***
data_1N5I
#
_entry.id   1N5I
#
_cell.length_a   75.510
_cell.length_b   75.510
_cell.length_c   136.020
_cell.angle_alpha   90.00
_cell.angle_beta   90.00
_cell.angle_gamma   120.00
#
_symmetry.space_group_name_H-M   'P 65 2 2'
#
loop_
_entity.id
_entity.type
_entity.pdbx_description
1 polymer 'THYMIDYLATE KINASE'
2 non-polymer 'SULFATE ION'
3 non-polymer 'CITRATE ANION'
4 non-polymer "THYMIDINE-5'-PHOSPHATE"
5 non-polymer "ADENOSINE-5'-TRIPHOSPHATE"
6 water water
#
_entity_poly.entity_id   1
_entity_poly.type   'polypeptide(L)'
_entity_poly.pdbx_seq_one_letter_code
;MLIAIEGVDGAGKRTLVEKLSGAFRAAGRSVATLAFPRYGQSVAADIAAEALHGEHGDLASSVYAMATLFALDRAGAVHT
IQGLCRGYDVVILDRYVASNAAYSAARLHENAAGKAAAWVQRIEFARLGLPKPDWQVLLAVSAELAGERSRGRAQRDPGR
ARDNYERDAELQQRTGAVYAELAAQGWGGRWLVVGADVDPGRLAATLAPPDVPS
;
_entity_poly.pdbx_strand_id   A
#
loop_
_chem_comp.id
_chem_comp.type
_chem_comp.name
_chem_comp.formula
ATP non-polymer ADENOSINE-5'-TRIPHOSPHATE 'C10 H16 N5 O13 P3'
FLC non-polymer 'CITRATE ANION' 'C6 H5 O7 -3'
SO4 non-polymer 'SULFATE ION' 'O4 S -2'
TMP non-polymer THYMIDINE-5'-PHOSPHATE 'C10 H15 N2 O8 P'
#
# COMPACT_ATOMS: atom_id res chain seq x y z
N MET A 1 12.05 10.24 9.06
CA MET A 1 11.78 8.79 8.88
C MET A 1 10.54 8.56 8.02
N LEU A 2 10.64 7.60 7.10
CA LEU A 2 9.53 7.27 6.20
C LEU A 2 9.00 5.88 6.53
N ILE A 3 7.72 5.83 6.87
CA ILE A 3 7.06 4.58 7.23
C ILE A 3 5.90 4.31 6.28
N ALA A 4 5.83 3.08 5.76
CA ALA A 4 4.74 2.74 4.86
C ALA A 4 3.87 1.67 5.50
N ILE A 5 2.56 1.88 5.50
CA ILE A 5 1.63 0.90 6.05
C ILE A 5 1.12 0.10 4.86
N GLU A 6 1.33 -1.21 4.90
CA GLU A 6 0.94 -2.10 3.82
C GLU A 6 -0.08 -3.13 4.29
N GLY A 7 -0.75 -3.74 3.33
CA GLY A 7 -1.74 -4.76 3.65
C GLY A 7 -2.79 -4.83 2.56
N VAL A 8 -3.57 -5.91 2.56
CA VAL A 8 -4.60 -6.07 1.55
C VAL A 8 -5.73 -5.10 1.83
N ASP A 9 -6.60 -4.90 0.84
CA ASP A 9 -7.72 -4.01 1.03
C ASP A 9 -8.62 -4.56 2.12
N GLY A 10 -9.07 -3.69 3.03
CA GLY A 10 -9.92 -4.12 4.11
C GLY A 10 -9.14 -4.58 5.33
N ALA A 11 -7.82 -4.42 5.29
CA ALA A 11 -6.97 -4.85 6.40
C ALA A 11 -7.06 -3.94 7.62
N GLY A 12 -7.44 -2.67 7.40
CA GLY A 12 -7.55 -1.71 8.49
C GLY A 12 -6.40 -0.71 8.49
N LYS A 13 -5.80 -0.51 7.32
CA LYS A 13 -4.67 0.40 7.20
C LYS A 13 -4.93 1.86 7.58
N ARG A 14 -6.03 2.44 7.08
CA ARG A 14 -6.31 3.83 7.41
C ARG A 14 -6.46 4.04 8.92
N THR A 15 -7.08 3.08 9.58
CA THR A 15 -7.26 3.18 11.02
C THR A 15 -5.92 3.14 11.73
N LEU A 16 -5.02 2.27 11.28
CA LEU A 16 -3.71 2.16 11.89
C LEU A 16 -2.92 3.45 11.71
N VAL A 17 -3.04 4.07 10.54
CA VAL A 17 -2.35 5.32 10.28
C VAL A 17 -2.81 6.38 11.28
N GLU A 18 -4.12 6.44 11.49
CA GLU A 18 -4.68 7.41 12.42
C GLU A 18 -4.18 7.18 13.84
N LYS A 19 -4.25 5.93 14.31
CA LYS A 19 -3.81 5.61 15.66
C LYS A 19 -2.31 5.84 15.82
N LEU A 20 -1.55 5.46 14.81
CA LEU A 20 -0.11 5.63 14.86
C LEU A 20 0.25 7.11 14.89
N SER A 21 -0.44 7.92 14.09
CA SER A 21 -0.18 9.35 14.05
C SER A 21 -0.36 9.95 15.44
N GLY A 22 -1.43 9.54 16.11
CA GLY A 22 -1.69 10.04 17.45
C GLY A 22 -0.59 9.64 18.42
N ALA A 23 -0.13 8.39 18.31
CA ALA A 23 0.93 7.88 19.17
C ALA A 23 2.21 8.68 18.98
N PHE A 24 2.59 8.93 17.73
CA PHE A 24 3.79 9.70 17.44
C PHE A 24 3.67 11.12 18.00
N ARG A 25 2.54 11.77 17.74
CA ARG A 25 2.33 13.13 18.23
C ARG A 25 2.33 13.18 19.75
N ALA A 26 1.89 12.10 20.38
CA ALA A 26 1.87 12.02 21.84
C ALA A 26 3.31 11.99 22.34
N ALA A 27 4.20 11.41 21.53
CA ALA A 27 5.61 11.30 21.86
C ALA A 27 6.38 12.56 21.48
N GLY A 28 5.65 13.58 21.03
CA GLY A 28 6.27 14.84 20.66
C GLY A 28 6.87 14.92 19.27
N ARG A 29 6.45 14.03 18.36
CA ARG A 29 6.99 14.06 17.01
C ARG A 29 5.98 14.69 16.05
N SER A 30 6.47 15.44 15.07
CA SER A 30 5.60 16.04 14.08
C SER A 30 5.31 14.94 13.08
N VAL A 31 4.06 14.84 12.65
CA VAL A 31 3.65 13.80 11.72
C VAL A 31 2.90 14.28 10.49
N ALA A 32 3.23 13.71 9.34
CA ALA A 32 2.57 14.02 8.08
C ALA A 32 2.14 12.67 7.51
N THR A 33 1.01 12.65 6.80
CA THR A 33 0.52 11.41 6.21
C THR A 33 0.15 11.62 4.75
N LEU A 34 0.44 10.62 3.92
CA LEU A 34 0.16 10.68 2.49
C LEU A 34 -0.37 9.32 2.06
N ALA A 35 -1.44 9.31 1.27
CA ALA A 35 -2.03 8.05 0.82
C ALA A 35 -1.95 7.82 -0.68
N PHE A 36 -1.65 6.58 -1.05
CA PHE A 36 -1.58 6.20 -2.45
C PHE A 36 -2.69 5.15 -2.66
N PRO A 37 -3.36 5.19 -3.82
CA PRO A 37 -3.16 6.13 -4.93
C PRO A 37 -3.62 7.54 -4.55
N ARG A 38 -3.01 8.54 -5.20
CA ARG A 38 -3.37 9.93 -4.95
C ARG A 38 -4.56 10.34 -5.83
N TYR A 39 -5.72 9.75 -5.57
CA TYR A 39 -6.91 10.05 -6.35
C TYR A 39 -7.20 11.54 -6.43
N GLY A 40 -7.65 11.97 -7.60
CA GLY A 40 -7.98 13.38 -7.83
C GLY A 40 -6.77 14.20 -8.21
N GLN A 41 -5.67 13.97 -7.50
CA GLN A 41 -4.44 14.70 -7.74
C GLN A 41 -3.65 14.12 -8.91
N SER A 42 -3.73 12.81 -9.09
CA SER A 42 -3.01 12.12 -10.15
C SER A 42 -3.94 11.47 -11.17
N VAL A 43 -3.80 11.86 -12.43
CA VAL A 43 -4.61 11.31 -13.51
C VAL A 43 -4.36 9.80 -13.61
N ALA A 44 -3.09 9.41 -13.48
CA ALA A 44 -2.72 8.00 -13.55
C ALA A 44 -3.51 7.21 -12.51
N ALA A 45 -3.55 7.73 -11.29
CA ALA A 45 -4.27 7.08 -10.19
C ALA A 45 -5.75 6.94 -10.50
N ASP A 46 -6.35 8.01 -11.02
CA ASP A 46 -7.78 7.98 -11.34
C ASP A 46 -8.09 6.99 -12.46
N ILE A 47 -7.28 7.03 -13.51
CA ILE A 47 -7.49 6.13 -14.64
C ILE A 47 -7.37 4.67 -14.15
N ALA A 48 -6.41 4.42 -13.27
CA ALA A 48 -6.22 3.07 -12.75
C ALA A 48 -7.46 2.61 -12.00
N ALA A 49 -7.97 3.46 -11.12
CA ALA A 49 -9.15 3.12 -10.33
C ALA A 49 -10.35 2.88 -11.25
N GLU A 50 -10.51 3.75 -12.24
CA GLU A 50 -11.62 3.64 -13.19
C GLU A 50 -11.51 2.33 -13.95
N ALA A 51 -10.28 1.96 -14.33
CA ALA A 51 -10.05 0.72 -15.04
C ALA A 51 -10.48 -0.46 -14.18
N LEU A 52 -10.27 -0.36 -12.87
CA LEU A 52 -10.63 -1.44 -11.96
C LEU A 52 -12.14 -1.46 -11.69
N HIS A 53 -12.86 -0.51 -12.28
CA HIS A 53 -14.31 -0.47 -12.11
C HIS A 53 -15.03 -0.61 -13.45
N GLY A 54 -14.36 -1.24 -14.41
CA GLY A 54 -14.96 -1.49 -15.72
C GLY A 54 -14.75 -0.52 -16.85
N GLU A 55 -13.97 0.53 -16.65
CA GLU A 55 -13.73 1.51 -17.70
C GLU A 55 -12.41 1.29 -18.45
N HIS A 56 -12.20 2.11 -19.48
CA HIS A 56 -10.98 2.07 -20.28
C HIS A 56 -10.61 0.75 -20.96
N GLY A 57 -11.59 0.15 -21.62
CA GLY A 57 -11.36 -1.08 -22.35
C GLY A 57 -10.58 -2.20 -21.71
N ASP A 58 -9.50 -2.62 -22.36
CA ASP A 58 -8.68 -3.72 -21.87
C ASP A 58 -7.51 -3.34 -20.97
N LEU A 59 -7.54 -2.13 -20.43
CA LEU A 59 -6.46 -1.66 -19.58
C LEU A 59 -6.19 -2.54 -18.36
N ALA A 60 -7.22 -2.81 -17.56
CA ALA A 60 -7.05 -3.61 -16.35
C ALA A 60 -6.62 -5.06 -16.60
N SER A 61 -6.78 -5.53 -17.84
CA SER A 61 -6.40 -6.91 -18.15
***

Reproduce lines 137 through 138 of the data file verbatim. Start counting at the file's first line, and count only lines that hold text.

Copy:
C VAL A 31 2.90 14.28 10.49
N ALA A 32 3.23 13.71 9.34